London, May 17: It would be no surprise if a gaggle of anti-blood sports protesters descended on Leicester’s Grace Road cricket ground on Wednesday before India’s second World Cup match and called for Sachin Tendulkar to be banned.
They’d all be Zimbabwean, of course. Inside the ground, Indian fans will be baying for more blood and carnage from their idol’s wide, heavy blade.
Tendulkar enjoys carving up Zimbabwean bowlers. He made the point in Sharjah in November, when he scored his 20th and 21st One-day centuries against them within the space of a week.
The first was murderous — 118 off 112 balls, 14 fours, two sixes. Andy Whittall went for 30 off three overs. Zimbabwe’s captain Alistair Campbell, in charge again for the Group A clash on Wednesday, said his side could have scored another 50 runs and still not won.
The second was apocalyptic; 124 runs off 92 balls, with 84 runs in boundaries. Henry Olonga, who had had the temerity to dismiss Tendulkar a few days before, went for 50 runs off sixovers. He is unlikely to be begging his captain for the new ball on Wednesday.
Paul Strang went for 45 off five, Grant Flower cost 28 off three. Campbell again: “There is little a team can do when…”
Tendulkar, a compact right-hander blending power and precision and with no weakness yet decipherable to bowlers, was once talked of as the best batsman playing today.
Now the talk is more of decades and generations and eras. Last year, the legendary, almost reclusive Sir Donald Bradman granted him a rare audience. The 90-year-old Australian and the 26-year-old Indian watched television footage of each other playing the same shot. They looked identical.
Their other striking similarity is their reputation as sportsmen. Bradman played in a time when players shook hands and applauded each other. He plundered a Test average of 99.94 off the world’s bowlers during a 20-year career, then told them how well they had played.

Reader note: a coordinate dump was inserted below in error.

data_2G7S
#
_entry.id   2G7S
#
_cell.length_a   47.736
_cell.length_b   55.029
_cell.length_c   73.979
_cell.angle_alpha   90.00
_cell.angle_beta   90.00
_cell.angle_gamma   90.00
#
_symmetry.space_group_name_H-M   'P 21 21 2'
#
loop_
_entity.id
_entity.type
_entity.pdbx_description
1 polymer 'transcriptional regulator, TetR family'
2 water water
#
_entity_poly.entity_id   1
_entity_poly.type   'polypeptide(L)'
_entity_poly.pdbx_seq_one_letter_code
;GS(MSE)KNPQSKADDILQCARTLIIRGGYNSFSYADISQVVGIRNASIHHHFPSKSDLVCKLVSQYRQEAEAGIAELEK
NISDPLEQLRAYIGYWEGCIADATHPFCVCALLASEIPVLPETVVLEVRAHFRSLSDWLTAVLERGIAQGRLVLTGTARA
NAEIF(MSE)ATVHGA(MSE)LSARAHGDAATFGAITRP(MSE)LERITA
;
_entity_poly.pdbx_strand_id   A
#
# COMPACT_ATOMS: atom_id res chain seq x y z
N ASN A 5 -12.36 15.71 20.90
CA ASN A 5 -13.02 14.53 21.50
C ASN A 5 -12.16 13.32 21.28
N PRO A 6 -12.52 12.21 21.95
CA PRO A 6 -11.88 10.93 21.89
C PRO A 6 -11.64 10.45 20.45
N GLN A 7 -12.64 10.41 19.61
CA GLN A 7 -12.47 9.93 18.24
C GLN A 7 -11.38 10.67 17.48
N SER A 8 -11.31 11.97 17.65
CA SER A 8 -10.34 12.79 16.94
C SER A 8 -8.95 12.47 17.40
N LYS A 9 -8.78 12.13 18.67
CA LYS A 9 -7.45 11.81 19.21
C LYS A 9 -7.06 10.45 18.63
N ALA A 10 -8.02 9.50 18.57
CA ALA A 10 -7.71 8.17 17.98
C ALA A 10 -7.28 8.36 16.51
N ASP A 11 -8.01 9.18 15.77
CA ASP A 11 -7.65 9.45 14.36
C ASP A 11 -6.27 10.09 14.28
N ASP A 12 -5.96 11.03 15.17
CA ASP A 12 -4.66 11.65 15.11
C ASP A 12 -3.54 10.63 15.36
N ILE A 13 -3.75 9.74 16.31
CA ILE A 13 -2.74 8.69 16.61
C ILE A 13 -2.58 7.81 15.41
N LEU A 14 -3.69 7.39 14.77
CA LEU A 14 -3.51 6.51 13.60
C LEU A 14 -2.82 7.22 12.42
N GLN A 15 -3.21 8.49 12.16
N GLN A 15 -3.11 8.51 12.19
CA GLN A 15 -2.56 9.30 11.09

Tendulkar seems hewn from the same stone.
Better known in India than the PrimeMinister, he earns around $4 million a year while living with his parents in the same Mumbai house where he was born, a cover drive away from the park where he learnt the game.
To the locals, he is just Sachin, a very normal sort of fellow who just happens to play cricket — the national obsession — like a god. To his opponents, he is friendly and uncomplicated and merciless.
Today, players glare and spit and insult one another but if Tendulkar has ever “sledged” an opponent, then it must have been under his breath, with his hand over his mouth. And in Hindi, just to make sure it would not offend.
Tendulkar, just back following a two-month back problem, opened his World Cup with 28 runs against South Africa. He looked in good touch before trying to glide a ball down to third man and instead finding the wicket-keeper’s gloves.
Zimbabwe, meanwhile, won their first outing against Kenya. Campbell was pleased with his batsmen but said the bowling needed to improve.
With Wednesday looming, and withTendulkar seeking century number 22, he is probably right. Grace Road cloud turn bloody. It shouldn’t be allowed.